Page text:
Cosmos Recap: How Calculating The Age Of The Earth Saved Us From Lead Poisoning
Seven weeks into the Great Cosmos Reboot -- the halfway point, yay! -- and Neil deGrasse Tyson is still insisting that science is real. What is with this guy? This week's episode, "The Clean Room," starts off with some pretty blatant science-based hatemongering toward creationists, if by "hatemongering" you mean "explaining why they're wrong." After a brief animated teaser about how Clair "Pat" Patterson's research into the true age of the Earth eventually led him to start seeing the potential for sickness all around him, Tyson says that to really understand Patterson' work, you need to start at the beginning -- of the Solar System, that is. Thankfully, there will be some parts where he summarizes.
The problem with sussing out the actual age of our planet is that it had a pretty violent past, what with all the collisions with other orbiting bodies, the molten surface being bombarded by constant new arrivals of asteroids, and so on: Nothing solid remains from those melty crashy times. "So, with all its birth and early childhood records erased, how could we ever hope to know with any certainty the true age of our world?" And then we get the famous story of Archbishop James Ussher of Ireland, who managed to calculate all the "begats" between the time of Creation and the death of Nebuchadnezzar in 562 BC, and figured that God created the Earth on Saturday, October 22, 4004 BC, around 6 PM.
Because he is a godless heathen, Tyson does not accept this perfectly reasonable scientific method, however, so he jaunts off to the rim of the Grand Canyon, where he would have us believe layers of sediment accumulated and have been eroded for "millions of years," even though he was plainly not even there to see it. And then, just to be a smartass, he goes all Rock-Magneto on the layers of sandstone, using CGI to show us what they'd look like if they weren't compressed by those alleged millions of years of pressure. So if you want to estimate the age of the Earth, just figure out how long each layer of rock took to form, and count up the layers like tree rings, right? Sadly, no, since sediment accumulated at different rates all over the world; usually very slowly, perhaps a foot of sediment per thousand years, but "when there's a rare catastrophic flood, it can happen much faster — as much as a foot in just a few days."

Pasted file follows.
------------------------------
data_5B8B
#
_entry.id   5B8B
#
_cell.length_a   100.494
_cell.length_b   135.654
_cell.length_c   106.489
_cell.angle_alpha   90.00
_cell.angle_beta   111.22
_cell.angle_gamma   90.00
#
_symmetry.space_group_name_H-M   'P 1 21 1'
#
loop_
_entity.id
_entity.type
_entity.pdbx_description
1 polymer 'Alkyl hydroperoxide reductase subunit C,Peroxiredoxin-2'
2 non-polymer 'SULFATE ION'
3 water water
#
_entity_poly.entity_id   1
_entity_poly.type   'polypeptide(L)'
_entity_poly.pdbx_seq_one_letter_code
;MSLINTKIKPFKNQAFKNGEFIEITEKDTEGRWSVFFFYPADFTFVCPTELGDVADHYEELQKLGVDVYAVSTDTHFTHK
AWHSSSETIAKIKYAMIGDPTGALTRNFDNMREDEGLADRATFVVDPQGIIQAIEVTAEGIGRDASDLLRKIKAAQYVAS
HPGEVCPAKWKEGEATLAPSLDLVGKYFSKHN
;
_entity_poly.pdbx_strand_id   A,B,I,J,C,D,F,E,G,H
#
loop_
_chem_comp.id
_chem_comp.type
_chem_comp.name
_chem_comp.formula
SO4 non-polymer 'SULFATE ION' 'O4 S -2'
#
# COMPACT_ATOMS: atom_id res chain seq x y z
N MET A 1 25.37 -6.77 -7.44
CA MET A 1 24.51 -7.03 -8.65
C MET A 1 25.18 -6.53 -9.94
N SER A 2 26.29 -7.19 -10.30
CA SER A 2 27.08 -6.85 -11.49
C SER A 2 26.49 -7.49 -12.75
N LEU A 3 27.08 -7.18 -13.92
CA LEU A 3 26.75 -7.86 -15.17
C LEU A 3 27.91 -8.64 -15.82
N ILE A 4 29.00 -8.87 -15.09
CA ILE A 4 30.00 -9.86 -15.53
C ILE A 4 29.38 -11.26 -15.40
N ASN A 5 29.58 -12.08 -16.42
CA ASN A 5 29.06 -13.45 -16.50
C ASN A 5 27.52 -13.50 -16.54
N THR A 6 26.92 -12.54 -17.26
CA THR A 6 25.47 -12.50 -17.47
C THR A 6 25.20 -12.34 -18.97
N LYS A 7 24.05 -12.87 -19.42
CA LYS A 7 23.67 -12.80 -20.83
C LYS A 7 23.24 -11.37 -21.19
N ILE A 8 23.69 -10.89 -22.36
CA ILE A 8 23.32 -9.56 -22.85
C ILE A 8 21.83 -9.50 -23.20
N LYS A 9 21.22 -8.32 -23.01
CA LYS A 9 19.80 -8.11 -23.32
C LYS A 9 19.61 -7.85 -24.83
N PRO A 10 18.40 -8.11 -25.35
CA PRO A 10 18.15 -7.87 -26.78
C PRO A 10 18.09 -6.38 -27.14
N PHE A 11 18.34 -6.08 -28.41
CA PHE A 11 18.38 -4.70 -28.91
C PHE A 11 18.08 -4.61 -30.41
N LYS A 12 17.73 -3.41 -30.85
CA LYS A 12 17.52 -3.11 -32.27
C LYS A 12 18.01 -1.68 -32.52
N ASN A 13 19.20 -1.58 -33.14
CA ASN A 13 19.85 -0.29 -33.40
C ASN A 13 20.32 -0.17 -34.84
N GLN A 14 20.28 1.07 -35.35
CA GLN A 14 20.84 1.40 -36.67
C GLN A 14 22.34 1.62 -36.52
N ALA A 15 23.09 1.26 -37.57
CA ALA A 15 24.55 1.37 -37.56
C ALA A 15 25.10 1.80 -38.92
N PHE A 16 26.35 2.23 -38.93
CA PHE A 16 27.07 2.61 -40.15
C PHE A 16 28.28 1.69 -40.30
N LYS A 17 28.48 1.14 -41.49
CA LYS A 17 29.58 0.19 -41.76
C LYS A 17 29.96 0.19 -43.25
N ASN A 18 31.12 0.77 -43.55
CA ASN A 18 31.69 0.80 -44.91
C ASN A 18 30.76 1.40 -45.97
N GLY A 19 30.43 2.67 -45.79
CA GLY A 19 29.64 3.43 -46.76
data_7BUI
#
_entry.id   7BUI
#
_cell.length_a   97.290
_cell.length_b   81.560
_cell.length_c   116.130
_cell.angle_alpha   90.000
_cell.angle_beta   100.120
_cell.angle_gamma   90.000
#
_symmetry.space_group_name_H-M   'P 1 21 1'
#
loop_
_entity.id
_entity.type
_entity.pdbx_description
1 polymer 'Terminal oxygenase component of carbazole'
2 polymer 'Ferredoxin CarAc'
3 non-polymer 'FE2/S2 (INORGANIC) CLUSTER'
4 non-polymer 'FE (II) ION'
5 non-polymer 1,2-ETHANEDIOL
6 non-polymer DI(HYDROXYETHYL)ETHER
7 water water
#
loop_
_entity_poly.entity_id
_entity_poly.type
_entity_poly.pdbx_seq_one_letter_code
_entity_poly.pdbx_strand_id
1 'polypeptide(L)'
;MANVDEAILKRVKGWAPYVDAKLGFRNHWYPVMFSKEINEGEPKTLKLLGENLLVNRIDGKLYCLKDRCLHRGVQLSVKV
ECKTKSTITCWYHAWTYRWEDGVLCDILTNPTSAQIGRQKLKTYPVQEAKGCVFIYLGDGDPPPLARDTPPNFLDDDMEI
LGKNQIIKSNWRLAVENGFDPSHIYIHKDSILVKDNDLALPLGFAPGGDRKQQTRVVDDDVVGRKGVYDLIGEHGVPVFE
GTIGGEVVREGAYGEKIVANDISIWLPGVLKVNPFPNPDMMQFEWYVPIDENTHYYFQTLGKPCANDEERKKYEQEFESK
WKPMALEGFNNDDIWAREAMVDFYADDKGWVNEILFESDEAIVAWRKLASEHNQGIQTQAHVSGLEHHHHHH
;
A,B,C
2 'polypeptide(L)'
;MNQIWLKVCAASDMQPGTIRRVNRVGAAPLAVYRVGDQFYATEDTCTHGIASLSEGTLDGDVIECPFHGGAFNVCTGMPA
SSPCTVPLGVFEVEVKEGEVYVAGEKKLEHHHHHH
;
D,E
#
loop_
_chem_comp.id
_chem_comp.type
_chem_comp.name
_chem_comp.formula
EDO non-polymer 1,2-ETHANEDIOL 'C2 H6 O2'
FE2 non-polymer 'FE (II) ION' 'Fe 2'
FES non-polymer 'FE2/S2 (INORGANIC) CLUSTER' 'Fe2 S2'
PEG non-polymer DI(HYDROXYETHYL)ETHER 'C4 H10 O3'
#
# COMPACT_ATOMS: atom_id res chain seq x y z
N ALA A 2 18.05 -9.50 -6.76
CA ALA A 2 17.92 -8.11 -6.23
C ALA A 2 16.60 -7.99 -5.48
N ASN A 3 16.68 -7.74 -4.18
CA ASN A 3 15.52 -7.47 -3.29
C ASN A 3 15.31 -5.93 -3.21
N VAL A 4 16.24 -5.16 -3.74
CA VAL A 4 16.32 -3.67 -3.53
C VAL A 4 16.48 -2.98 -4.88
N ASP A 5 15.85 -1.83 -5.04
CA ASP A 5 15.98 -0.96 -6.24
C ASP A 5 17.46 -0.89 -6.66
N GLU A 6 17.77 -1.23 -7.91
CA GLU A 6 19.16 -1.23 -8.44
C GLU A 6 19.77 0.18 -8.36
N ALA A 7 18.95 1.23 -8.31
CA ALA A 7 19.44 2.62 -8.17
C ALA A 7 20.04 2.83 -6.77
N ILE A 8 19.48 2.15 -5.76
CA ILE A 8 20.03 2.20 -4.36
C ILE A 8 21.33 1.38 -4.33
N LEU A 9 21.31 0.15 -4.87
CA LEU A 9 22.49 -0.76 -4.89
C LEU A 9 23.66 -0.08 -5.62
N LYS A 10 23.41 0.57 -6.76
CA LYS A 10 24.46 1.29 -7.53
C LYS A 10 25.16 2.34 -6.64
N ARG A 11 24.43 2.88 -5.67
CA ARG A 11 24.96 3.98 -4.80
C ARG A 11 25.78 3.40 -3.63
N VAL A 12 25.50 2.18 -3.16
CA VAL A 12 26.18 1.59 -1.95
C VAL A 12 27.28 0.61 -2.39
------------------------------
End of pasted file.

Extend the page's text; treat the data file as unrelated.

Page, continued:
And that, dear readers, is Tyson's only nod to young-earth creationists, who insist that the entire Grand Canyon was formed during the single year of the Great Flood, while Noah was floating around. But it's not really much of a nod, as creationist geology is clearly disproven by the Grand Canyon itself. But it was nice of Tyson to keep them in mind. Adding up layers from different regions around the world also gives you wildly different estimates of the age, and of course, doesn't even take you down to a "first" layer, since the Earth's earliest surfaces are all gone anyway.